It’s become an accepted truth in queer and progressive circles that gender is a social construct. That we’re shoved into binary boxes that arbitrarily tell us, or attempt to teach us, what’s “appropriate” for boys and girls.
Clothes, interests, behavior, colors, opportunities (or lack thereof). Each gender has its own rules, and those rules are definitely a social construct. We have invented them. And talk about arbitrary – they’ve changed over time. Like essentially reversed over time. You know, except for opportunities. Those have always been reserved for the males among us. The white males among us.
If our gender constructs are so arbitrary, why do they even exist? Well, they probably exist because categorization is human nature. But what isn’t human nature is strict binary categorization. Human nature falls on a broad spectrum for pretty much everything we’ve come to define in a binary way. Many indigenous cultures do not recognize the binary gender boxes we’ve built.
Oh, those boxes also reinforce and perpetuate a defacto ruling gender, in case you haven’t noticed.
Nature doesn’t see sharp, binary definitions for human creatures, but we feel compelled to impose them. I don’t know why, but I blame the puritans who founded America. I blame them for just about everything that’s shitty about our work-every-day-until-you-drop-dead-and-don’t-ask-any-questions culture.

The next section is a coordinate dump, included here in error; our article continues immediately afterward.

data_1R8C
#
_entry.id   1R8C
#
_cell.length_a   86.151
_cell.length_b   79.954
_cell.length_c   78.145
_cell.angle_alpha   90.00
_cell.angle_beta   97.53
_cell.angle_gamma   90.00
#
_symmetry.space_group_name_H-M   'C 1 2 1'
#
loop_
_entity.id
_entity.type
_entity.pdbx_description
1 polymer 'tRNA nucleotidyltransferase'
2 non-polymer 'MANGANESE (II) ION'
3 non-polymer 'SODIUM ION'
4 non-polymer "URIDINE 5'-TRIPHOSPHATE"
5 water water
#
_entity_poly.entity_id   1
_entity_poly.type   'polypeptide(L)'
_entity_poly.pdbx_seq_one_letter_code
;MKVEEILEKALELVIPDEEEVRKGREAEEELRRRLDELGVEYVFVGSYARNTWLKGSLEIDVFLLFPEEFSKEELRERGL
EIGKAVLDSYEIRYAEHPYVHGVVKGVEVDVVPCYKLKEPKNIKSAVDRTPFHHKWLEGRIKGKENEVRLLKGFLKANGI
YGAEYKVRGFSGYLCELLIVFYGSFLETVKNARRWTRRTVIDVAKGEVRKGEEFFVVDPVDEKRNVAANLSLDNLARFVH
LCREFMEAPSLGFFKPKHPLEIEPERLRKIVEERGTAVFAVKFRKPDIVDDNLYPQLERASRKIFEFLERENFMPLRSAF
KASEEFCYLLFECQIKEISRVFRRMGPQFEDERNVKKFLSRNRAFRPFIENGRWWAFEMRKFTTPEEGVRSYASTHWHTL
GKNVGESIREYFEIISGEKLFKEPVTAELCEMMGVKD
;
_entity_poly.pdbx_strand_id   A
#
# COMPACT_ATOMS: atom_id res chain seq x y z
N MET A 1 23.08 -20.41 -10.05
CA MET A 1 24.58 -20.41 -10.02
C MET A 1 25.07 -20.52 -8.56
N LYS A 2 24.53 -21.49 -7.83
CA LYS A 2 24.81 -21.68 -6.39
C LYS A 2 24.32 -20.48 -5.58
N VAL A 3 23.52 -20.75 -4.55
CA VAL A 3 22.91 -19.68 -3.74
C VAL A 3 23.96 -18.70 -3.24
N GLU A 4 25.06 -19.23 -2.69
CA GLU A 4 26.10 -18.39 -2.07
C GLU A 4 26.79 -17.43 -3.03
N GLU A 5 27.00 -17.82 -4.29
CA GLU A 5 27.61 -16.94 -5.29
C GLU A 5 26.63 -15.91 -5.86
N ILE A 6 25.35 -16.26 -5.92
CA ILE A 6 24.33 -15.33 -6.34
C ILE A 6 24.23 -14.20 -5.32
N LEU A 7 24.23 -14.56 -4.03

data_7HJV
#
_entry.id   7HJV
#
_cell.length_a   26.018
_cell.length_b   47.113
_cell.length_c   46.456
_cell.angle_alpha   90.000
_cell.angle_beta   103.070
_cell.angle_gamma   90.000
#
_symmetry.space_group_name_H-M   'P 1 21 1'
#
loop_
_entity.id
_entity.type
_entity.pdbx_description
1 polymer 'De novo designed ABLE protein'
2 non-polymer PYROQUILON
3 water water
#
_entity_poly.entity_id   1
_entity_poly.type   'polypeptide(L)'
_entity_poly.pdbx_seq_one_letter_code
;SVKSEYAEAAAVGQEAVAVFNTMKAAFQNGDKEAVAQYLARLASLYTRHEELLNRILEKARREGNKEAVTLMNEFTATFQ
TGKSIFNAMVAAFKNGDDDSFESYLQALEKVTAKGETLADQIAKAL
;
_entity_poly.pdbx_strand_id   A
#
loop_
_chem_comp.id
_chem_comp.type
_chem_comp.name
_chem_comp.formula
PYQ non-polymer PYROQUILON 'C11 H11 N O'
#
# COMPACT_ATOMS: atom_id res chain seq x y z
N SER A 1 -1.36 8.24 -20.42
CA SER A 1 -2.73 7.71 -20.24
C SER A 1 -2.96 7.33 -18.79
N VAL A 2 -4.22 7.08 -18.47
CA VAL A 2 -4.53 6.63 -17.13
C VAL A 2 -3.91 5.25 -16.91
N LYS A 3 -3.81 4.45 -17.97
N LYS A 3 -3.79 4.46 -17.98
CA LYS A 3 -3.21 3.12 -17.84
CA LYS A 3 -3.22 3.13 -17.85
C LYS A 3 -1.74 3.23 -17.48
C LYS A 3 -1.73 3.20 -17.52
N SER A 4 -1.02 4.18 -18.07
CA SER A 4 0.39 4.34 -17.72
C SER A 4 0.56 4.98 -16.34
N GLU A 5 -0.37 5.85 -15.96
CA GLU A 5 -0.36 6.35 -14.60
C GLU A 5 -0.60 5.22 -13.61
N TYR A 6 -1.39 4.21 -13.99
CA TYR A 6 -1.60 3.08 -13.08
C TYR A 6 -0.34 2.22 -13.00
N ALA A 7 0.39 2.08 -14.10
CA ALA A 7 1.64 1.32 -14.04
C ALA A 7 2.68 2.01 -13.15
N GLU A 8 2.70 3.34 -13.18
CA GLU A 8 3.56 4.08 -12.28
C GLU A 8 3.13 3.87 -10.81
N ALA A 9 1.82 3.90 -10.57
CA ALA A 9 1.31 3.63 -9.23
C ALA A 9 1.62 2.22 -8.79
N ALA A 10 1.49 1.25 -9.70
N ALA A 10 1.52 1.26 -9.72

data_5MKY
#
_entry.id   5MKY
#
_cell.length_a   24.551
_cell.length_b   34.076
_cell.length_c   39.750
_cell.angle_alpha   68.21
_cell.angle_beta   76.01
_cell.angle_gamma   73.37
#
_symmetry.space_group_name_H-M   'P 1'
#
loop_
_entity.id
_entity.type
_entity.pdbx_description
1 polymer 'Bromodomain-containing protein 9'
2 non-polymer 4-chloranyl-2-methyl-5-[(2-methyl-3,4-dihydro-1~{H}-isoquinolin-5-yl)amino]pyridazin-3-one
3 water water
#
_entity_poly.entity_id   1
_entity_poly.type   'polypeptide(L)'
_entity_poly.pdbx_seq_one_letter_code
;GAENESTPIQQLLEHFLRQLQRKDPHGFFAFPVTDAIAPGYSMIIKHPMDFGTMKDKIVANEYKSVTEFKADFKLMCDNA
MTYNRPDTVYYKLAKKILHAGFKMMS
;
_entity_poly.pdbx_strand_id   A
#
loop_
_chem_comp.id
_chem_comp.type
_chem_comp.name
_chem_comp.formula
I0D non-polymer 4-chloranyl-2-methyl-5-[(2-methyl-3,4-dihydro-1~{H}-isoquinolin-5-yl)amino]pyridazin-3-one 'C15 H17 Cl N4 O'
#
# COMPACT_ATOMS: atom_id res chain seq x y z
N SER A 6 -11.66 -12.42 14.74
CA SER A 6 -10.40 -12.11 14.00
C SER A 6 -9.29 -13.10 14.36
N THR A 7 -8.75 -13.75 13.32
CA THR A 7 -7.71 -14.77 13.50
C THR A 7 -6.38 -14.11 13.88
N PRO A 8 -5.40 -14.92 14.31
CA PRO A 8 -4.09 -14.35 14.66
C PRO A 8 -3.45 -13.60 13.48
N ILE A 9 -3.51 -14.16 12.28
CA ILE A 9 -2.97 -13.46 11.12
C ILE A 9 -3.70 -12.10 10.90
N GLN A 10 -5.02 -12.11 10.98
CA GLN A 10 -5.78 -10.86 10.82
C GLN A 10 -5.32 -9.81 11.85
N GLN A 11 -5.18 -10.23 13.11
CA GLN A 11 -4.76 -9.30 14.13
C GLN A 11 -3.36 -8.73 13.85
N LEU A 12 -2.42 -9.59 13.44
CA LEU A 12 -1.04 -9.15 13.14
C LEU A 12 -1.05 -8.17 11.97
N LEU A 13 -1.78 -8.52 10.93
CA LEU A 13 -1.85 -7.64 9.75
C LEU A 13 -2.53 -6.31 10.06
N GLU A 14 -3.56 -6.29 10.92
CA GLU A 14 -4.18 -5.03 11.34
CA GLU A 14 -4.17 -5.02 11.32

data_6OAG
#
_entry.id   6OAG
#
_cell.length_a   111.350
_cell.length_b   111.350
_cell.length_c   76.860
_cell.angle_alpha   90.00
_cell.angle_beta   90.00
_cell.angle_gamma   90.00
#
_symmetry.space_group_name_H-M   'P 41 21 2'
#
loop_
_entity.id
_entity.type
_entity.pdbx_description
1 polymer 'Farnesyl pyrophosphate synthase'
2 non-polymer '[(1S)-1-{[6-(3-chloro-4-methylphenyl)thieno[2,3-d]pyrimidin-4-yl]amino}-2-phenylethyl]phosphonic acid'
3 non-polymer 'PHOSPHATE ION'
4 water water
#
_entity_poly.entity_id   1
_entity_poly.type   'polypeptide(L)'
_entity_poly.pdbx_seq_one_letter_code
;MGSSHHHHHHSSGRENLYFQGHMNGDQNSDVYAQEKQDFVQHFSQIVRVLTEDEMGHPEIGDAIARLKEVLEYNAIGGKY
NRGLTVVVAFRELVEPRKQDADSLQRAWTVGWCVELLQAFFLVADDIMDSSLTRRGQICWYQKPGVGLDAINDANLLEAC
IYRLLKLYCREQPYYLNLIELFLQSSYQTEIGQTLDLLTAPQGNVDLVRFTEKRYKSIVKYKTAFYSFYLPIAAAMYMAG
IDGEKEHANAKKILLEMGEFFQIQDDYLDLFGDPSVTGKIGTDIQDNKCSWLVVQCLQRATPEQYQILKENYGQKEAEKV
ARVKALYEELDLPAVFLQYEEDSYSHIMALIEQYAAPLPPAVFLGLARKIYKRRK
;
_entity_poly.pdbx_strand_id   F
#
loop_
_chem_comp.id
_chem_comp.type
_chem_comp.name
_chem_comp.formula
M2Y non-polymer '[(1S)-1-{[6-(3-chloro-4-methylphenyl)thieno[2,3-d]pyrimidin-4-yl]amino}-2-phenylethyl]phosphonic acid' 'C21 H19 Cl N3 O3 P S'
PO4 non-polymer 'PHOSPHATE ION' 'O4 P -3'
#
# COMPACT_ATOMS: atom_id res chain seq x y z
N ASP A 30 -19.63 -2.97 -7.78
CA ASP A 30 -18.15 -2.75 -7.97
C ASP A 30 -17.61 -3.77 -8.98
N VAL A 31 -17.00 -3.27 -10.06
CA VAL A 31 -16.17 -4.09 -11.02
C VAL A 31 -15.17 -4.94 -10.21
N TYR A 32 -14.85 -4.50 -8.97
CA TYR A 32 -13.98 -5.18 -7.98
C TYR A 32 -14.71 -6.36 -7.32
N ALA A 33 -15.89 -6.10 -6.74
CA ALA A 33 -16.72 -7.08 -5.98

Many of us are out there daily, waging a quiet war on the social construct of gender just by being who we are. And that’s cool. It’s beautiful. I just don’t know if I agree with the whole idea of the social construct. I can boil my disagreement down to a simple question:
If gender is a social construct, how did I know they’d got mine wrong (long before I knew what a social construct was)?
I felt my gender. Everyone who has ever realized that they were expected to be something they weren’t has felt it. Independent of expectations, I felt I belonged with the girls and knew I didn’t fit in with the boys.
Did I feel like I didn’t fit in with the boys because of social constructs of gender? Maybe. Maybe the expectations of how boys were supposed to behave or what they were supposed to be interested in turned me off. I mean, I know they did. But I don’t think that’s what made me feel that I didn’t fit in.
And if you think about it, the boys of the world weren’t all forced into the boy box. Many of them, maybe most of them, felt right at home in there. They would have been what they were without any societally enforced constructs, for the most part.
So yes, we impose gender rules that are based on absolutely nothing (or, more likely, based on someone’s religious beliefs). But if we took away those rules, those of us who were created differently would still be different, and those who naturally fit into the accepted standards would continue to fit into them naturally.
The “social construct” of gender has made the lives of those of us who don’t fit that construct more difficult, that’s for sure. But it hasn’t fundamentally changed us. It hasn’t changed me, I should say. I can only speak for myself.
And who knows, I could be wildly incorrect, and someone much more intelligent than me will point out all the different ways my thinking is flawed. But as things stand today, I always wince a little when I hear someone saying gender is a social construct. That just doesn’t ring true for me.